- Sometimes I let them go to bed in their school clothes. (For some reason, they love this. Kids are weird.)
- Some nights I don’t cook a real dinner. (Cereal or pizza for dinner one night is better than a cranky mom!)
You know what happens?
We’re all happier.
I’m calmer, they’re not getting yelled at, aaaaand everybody gets to bed on time.
Do What Feeds Your Soul
When you’re falling apart and just being the worst, it is easy to fall into self-shame and mom-guilt.
I know better than this.
Why can’t I just get OVER it and CONNECT with them?
A good mom would NEVER act like this.
I am screwing my kids up forever.
You know what?
Good moms do sometimes act like this. Good moms are human.
And shame doesn’t help anybody.
What we really need in these moments is a huge helping of grace and love.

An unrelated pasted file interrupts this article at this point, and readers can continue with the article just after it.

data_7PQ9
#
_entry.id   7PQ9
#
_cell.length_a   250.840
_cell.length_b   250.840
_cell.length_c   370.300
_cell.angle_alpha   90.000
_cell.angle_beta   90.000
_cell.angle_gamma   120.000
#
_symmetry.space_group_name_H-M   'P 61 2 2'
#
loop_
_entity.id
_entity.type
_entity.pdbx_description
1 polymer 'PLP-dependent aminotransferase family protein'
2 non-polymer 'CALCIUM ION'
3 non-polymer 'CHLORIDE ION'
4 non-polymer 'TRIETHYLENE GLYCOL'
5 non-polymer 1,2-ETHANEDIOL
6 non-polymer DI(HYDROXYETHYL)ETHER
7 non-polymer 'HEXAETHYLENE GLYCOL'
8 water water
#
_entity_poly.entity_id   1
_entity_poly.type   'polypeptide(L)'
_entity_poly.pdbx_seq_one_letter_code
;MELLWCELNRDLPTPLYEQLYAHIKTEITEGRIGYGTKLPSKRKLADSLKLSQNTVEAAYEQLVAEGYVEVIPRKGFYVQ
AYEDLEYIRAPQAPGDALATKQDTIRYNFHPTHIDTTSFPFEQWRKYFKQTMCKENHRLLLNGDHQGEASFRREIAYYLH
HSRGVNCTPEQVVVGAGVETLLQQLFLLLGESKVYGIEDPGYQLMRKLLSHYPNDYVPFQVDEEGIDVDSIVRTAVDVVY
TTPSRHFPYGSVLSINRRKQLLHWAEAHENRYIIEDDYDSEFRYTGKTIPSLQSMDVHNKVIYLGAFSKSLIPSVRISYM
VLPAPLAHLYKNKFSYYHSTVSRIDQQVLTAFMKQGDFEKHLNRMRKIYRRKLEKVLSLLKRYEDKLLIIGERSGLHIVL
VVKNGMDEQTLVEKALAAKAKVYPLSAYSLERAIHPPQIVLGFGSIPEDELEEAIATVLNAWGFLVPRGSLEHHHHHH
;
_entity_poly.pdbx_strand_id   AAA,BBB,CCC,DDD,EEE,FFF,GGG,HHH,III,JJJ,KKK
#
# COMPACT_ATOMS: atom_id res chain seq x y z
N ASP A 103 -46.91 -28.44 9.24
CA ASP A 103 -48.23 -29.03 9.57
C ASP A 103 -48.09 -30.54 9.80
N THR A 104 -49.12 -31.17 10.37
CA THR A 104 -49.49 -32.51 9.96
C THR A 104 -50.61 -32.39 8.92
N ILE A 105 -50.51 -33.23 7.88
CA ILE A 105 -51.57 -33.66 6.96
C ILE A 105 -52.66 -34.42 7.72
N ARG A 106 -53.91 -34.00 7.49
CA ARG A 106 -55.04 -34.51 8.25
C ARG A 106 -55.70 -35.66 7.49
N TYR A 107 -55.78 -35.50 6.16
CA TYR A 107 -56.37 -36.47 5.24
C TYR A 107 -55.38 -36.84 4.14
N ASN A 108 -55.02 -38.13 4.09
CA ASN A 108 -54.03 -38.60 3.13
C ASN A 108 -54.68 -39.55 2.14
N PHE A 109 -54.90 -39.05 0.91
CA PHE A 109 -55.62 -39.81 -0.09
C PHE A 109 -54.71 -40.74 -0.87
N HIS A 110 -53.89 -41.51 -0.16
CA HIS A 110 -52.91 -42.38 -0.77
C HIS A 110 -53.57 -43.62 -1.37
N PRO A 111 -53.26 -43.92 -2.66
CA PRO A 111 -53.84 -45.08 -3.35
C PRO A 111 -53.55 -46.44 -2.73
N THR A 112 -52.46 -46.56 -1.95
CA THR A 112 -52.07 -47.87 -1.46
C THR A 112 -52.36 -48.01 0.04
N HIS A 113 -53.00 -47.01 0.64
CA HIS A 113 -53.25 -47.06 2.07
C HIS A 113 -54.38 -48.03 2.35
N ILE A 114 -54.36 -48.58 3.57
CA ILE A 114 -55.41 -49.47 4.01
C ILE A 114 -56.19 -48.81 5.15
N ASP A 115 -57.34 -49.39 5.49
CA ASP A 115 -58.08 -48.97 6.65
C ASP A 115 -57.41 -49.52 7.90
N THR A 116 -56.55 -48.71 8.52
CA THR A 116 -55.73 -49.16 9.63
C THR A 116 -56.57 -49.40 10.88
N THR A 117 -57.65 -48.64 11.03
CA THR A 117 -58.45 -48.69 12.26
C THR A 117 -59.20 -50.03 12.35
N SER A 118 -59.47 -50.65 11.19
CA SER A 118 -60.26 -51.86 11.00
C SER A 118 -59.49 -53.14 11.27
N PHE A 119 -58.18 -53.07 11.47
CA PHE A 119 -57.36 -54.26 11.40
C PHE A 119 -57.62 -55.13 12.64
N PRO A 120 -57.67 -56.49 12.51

So… what about being a mother feeds your soul?
How can you tap in to that tonight?
For me, it’s the quiet things, like feeling them snuggled close to me.
Some nights I just give up adulting. We cast off responsibility and cuddle up for a movie on a school night.
Whatever it is for you–pushing babies in a stroller or playing tag in the back yard, giving little ones a bubble bath or listening to the older ones read aloud–crowd all the “shoulds” and shame out, and replace it with fifteen minutes of something really good.
Take a Minute Alone with Each Kid at Bedtime
I find it especially important to my mama-heart to connect one-on-one with my kids on days when I’ve been snippy, tired, or burnt-out.
I also find it incredibly hard to find the energy to do this. With four kids fluttering around me, vying for attention, I often feel overwhelmed by the sheer amount of need I’m facing. The best way for me to tackle this is face-to-face, without distractions.
So one by one I sing a song or stroke their hair.
Kneel by their bed and smile and tell them I love them.
Let them tell me whatever thought sparks to life in their brain. Really listen to their voices and respond.
And, if necessary, apologize for my behavior, thank them for their patience, and promise to try to do better in the morning.
Because remember, one mean mom day doesn’t wipe away all the good ones–and “tomorrow is a new day, with no mistakes in it yet.”